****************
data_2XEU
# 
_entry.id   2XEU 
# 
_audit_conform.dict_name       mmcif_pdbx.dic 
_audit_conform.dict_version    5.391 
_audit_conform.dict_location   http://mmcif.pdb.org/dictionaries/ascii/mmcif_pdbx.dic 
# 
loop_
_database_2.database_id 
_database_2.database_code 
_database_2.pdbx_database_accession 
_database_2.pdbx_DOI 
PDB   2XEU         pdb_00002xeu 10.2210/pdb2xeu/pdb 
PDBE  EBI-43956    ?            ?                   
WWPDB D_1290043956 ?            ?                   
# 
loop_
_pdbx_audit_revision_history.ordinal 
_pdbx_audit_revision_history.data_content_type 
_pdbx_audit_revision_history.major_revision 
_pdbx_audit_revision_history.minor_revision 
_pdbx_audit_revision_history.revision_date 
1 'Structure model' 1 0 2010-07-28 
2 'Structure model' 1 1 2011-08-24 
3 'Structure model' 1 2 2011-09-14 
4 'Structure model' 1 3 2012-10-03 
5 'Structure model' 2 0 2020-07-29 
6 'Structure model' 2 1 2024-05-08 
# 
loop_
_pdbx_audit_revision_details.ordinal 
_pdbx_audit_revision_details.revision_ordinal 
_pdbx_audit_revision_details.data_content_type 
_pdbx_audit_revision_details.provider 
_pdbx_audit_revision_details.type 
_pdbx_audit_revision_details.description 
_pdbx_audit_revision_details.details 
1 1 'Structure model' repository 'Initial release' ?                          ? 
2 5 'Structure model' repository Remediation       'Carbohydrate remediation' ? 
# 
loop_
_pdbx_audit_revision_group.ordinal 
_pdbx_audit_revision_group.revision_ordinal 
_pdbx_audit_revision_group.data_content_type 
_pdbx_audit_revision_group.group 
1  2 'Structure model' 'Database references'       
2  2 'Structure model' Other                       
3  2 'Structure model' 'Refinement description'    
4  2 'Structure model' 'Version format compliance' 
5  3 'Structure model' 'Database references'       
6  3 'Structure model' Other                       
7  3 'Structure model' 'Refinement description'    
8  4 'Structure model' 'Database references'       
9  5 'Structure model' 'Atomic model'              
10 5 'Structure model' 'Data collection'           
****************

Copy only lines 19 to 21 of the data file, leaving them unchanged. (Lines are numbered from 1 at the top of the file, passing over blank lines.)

_pdbx_audit_revision_history.ordinal 
_pdbx_audit_revision_history.data_content_type 
_pdbx_audit_revision_history.major_revision 